We have managed to tear ourselves away from coping with everyday life long enough to pay a few teachers, send a few children to school, pay a couple of hospital bills, send money to repair a house damaged by rain and spend a little money on some plumbing.
Someday we will have to wind up the charity. Retire? No, not just yet - retiring is what old folk do! Just think of this post as a seasonal grumble. We're missing Africa - it's eight months since we were there. J is missing the babies and I'm missing Domada and Benechin (not two beautiful ladies - two beautiful ways of cooking fish!) and we're both missing the sunshine and our lovely friends.

You could help by buying any or all of the Malinding series of ebooks from Amazon - the money goes directly into the GOES bank account and from there to the Gambia to support health and educational projects. And HMRC adds 25% Gift Aid to help!

Monday, 10 October 2016

They had me in stitches!

Or, just call me Scarface! A longer absence from the blog than I intended. We spent a couple of very happy weeks in Germany, staying with family friends and visiting art galleries and museums and eating too much cake. A totally wonderful experience. Jodie grew another 2K words and enjoyed herself immensely. She managed to behave well too!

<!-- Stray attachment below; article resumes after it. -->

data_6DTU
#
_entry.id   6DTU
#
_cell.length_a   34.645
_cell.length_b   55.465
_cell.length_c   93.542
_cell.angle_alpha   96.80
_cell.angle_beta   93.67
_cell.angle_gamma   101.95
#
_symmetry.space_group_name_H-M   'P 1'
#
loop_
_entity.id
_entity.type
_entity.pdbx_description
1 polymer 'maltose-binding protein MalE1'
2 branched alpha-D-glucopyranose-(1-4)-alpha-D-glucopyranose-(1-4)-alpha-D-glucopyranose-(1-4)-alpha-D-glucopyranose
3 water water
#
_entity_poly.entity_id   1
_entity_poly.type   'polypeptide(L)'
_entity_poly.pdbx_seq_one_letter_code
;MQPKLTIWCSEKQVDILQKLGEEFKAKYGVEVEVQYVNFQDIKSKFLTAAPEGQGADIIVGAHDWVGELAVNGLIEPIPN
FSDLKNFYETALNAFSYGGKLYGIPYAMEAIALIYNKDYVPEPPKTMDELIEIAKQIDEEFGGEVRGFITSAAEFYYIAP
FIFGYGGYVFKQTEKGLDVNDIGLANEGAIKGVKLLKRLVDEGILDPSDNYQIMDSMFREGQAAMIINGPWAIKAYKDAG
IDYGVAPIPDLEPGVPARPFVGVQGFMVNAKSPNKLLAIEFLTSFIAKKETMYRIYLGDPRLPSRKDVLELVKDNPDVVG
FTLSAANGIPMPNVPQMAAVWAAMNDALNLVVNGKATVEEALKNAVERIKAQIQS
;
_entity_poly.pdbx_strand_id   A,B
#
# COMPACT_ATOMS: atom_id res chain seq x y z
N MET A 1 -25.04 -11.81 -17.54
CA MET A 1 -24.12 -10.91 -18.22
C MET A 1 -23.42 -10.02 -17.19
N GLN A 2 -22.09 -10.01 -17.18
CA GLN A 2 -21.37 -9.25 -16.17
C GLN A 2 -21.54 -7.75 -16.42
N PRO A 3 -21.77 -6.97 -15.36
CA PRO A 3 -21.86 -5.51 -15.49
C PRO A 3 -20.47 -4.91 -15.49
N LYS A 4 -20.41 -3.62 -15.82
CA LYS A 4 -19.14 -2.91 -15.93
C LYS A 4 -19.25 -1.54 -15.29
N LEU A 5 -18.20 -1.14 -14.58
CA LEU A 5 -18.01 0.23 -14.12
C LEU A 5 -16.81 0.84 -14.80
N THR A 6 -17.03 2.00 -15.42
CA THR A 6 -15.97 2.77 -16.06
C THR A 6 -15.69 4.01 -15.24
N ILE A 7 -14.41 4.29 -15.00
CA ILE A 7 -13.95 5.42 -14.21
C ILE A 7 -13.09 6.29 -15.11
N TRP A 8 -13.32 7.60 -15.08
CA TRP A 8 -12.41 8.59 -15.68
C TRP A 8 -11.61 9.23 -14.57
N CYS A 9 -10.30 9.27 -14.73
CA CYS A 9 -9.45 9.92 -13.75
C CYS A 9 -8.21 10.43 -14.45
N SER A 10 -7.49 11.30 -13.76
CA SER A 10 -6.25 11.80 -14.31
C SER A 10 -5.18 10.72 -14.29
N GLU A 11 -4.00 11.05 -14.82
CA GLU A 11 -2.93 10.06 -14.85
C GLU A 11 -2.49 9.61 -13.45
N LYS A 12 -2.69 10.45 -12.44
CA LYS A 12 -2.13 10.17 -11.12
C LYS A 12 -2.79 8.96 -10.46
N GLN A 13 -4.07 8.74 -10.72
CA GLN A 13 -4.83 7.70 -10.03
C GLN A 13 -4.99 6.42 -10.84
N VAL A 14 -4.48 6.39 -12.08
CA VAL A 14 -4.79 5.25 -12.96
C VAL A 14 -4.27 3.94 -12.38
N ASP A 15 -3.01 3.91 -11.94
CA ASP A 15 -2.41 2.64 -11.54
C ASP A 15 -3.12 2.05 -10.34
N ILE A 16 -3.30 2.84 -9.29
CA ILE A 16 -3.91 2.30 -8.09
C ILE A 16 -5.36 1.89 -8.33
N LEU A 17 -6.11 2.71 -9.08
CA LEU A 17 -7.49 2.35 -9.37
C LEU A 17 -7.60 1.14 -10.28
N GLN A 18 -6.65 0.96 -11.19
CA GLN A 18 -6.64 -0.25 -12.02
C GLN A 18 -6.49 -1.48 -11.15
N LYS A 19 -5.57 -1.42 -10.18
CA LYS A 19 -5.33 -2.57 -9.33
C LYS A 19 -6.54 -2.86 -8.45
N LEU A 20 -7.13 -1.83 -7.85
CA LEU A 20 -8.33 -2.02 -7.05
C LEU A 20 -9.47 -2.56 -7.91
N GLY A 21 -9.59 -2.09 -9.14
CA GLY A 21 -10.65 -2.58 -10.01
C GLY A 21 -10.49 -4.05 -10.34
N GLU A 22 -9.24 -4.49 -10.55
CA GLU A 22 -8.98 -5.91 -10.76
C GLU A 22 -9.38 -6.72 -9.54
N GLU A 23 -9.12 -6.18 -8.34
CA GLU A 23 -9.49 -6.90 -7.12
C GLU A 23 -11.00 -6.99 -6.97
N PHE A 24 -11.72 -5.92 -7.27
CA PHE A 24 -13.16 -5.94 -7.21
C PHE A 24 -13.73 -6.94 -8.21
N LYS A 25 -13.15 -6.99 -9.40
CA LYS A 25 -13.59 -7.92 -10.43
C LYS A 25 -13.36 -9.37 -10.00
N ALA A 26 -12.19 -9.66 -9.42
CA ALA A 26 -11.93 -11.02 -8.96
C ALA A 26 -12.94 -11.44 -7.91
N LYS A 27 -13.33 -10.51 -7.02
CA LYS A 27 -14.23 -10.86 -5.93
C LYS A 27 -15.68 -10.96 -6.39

Things went wrong when, safely back on English soil I managed to trip over something on my way back from the village shop and knock myself out. I woke up in an ambulance on the way to our local hospital. We paused to pick up J from home and I was deposited, very gently, at A & E. I had all sorts of tests and scans (it seems that the brain is in good condition!) and I had a bit of face sewn back into position. I was kept in hospital for a night, ate an excellent apple crumble with custard. A charming Irish nurse told me Irish folk stories and I was packed off home feeling very much better. The brain news was cheering.
Yesterday I was able to attend the wedding of a niece. I thought my injuries might scare people off but I was asked to dance by charming ladies (including J of course!) I had a whale of a great time - thanks to all of you, young/old, Anglo or Germanic! I love the world :-)
Delighted to discover that another niece is going to train for a very demanding Nursing role - hope I don't need her skills but very proud of her.
Managed to conduct a bit of GOES business during all this - sent some help for students and dealt with a couple of requests for help with repairs, and modifications to the plumbing at a village clinic.
Having for once been on the receiving end of medical help I wish that all countries in the world, especially those in what we call 'the third world' could receive treatment to the same standard I was give just a few short days ago. GOES tries: perhaps you could help by purchasing one or more of the 'Malinding' series of ebooks about life in an African village?
All income from the sale of these books goes (!) straight into the charity account.
Best wishes,
(Oh, and thanks to P, who chatted to me about life in a chair and gave Jodie a vast amount of information).